Author`s name Dmitry Sudakov

Russia and Poland still keep off each other

On the threshold of Polish Prime Minister Donald Tusk’s visit to Russia (which begins on February 8) the two countries have exchanged friendly statements. Tusk told Interfax that the deployment of the US missile defense system in Poland was still open to question, though earlier reports said that Poland had given a positive response to the USA regarding the matter.

Russian officials ascertain that the relations between the two countries have been improving. Russia does not seem to need a new conflict with Poland, taking into consideration the uncertainty about the US presidential election. Russia’s high priority is to improve the European-Russian relations, which includes problems of signing a new strategic pact and developing energy projects.

The new Prime Minister of Poland Donald Tusk took the course to improve the country’s relations with Russia (at least, to start a dialogue), which distinguishes him greatly from his anti-Russian predecessor. In spite of the fact that Poland is still considering the issue of deploying elements of the US missile defense system (it is only the question of political price), Tusk has made a number of demonstrative steps that are important for Russia and are aimed to show good will. The so-called meat conflict has been resolved, and Poland promised to lift the embargo on negotiations between Russia and the EU about a new agreement on strategic partnership.

The missile defense issue remains one of the most important problems for Russia. It will not disappear despite Poland’s friendliness. In Polish-Russian relations we need to take into account Poland’s membership in the EU and NATO as well as good relations between Poland and the USA. In other words, Russia has to accept Poland’s pro-American stance which it will try not to highlight in the bilateral relations. According to Tusk, the missile defense negotiations with Russia do not imply Poland’s refusal to run its own autonomous strategy. The talks must make it clear that Poland does not threaten any neighbour country, including Russia.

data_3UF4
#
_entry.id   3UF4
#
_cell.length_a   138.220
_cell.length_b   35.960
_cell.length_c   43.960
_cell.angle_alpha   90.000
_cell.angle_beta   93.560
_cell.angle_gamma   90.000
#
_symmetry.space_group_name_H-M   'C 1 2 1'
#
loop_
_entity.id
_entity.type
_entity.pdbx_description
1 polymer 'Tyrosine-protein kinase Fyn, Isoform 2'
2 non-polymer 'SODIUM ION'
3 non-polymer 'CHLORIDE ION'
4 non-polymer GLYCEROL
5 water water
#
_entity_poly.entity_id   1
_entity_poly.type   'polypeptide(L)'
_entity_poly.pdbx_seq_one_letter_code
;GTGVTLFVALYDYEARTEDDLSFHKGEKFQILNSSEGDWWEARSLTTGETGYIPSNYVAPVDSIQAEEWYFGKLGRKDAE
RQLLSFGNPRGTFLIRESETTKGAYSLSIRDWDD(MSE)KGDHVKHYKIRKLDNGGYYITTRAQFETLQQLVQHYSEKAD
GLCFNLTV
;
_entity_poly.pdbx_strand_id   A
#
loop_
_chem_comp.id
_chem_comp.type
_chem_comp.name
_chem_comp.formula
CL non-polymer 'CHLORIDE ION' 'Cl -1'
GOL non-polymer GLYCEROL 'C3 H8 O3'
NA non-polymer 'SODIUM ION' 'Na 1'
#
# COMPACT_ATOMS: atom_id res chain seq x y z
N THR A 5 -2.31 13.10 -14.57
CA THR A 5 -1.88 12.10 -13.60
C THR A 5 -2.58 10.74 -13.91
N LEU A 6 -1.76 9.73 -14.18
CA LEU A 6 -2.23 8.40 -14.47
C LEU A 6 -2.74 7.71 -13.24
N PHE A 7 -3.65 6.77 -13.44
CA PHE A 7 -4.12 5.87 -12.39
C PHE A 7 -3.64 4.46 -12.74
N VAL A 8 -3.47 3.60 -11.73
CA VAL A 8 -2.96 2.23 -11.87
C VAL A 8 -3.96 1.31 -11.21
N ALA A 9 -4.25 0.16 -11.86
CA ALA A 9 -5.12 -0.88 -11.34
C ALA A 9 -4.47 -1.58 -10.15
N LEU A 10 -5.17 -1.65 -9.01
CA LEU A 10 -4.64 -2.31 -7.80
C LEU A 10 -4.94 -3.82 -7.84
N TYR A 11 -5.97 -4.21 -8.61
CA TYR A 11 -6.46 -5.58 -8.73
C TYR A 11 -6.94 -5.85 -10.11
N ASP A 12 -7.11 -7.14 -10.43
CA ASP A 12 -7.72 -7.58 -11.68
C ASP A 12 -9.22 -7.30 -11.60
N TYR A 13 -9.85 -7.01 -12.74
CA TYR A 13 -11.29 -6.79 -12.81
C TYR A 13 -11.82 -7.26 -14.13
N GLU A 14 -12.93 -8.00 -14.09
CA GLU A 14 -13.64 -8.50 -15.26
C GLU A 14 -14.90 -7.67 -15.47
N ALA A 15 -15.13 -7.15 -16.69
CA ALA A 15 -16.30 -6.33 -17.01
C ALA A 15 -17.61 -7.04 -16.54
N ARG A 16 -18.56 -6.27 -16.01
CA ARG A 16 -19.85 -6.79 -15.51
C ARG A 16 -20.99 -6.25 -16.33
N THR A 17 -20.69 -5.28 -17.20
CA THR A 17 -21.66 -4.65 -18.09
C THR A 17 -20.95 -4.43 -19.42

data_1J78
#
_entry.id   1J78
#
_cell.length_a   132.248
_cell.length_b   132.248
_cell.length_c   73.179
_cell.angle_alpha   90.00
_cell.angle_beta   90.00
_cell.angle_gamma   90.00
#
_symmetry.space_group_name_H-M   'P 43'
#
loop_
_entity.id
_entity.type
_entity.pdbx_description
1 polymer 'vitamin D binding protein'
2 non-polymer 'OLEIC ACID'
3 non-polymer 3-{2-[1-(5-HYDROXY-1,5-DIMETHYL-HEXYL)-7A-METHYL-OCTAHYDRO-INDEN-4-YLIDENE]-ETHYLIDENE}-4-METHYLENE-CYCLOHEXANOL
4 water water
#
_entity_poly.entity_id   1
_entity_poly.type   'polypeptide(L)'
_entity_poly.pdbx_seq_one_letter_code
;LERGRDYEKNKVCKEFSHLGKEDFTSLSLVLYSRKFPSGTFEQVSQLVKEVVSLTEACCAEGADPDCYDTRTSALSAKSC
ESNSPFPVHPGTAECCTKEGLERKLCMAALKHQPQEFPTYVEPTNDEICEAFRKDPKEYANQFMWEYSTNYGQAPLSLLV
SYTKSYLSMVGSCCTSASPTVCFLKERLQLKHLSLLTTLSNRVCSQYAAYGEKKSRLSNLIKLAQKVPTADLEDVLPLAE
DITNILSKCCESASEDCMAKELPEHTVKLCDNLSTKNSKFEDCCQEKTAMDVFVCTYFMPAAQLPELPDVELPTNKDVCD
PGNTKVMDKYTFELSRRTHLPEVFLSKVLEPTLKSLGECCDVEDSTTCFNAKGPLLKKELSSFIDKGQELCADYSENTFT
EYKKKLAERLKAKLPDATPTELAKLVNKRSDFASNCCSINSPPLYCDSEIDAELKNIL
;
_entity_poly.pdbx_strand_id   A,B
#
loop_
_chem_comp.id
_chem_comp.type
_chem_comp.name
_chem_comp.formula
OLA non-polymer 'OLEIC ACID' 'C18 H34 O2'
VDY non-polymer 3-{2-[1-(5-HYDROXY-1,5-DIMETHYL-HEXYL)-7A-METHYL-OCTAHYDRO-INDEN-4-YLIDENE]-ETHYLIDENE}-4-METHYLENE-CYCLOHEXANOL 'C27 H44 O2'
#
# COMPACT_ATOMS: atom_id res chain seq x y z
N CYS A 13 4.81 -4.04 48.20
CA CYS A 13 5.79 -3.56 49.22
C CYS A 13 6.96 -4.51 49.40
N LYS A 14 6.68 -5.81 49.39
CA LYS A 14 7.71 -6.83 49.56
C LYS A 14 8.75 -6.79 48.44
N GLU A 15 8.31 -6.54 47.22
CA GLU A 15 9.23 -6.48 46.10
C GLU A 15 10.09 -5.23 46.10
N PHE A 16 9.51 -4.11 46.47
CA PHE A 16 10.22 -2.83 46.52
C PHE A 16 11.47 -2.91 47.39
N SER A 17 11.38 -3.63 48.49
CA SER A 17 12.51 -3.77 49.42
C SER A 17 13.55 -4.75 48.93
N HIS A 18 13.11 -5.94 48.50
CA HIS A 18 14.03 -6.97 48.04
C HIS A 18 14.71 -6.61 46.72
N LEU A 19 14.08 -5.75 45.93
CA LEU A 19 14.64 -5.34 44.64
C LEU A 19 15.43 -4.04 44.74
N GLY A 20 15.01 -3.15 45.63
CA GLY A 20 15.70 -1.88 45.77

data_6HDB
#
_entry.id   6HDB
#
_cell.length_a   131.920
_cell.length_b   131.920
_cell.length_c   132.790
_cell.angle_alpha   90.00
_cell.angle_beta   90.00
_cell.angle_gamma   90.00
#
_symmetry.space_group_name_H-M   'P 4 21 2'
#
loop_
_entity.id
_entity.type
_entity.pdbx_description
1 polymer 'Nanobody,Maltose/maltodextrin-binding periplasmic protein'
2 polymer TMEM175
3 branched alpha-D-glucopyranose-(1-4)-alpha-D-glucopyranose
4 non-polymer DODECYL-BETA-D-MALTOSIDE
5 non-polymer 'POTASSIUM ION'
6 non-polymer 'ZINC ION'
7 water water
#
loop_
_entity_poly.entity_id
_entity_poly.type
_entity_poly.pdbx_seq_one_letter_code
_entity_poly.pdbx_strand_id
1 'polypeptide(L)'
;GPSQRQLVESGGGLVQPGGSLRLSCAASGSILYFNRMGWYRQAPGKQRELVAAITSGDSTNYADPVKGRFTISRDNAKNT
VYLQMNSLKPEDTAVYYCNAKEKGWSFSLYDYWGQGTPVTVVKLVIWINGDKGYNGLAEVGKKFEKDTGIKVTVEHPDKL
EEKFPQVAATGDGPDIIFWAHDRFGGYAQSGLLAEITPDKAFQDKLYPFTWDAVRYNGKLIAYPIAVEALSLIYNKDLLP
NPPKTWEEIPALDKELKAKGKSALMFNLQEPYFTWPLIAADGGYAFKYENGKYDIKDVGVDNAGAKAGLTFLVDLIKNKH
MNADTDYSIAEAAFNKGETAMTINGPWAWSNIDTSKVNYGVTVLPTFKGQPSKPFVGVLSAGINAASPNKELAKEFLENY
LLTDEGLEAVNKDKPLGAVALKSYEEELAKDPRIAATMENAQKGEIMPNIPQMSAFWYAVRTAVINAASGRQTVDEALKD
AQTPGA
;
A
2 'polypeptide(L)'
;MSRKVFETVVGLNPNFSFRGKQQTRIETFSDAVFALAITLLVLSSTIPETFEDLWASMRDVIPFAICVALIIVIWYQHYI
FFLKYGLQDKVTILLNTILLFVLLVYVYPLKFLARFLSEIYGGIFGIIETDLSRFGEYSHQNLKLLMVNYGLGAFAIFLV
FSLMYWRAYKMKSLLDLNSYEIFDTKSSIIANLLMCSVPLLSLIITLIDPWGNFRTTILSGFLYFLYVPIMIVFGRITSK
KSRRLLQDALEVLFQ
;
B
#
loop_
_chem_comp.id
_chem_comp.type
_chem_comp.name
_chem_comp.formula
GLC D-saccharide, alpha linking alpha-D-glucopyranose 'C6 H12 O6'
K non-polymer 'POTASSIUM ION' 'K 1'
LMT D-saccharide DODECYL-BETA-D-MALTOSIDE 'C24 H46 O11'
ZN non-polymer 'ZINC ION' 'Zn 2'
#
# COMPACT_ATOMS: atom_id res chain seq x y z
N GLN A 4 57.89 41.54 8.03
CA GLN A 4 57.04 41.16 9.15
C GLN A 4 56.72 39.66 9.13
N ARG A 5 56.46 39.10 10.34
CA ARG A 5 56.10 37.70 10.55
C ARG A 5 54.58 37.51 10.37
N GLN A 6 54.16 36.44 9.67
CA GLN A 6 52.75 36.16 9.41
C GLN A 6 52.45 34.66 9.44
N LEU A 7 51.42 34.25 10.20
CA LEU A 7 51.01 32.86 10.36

Donald Tusk believes that Russia is one of the few nations in the world that does not have any reason to fear other countries. He also turned down potential compromises offered by Russia. For example, Tusk did not confirm Poland’s readiness to allow the permanent presence of Russian officers at the objects of the missile defense system for transparency reasons. “I believe there are other ways to establish political confidence, expect for the presence of Russian officers in Poland,” Tusk said. However, Russia is unlikely to understand this standpoint.

The veto imposed on Russia’s negotiations with the EU may exert another negative influence on the Russian-Polish talks in Moscow. The veto will be abolished as soon as the embargo on the Polish meat supplies is lifted, Tusk said in his interview with Interfax. To all appearances, Russia is not eager to allow Polish meat supplies.

Finally, Russia’s last concern was connected with Donald Tusk’s energy policy. On February, 8 he is expected to unveil a new project of the ground gas pipeline to the Russian administration. The project aims to provide Russian gas exports to Europe via the Baltic States and Poland. Tusk says that the project has already been approved by Lithuania, Latvia and Estonia. The new Polish project called Amber should become an alternative to the Nord Stream that was not accepted by the three Baltic States.

Most likely, Russia will not see any new opportunities in Poland’s suggestion. The project will perhaps be considered politically risky due to its strong connection with US-oriented transit states. To crown it all, Amber seriously threatens the more advanced Nord Stream project.

All the above-mentioned facts mean that Russian-Polish relations have not improved greatly on the eve of the talks in Moscow. They have no prospects yet: the ABM problems, resistance to Russian energy expansion and the preserved veto on the EU talks. However, it has become clear now that the two countries tend to bring their confrontation down.

Poland ’s change of attitude is quite clear: Tusk originally took his office because he wanted to improve the Russian-Polish relations and to make Poland a more pro-Europeean state. But Russia seems to be a full-fledged player of Warsaw’s game. Mikhail Kamylin, a Russian Foreign Ministry official said that Russia seeks to establish friendly relations with Poland. “We are glad to notify that the Russian-Polish political dialogue has become livelier,” Kamylin said. The official reminded that the Russian Foreign Minister had had a meeting with his Polish counterpart in Brussels, whereas Poland’s Foreign Minister visited Moscow in late January.

Russia is mostly interested in solving the ‘Polish problem’ in terms of the EU-Russian relations. Russia needs to develop its energy projects on the European market, which was greatly hampered by the conflict with Poland. Now that Poland took a more moderated position towards Russia, the latter was relieved of one of the most outspoken critics.


Translated by Ksenia Bulygina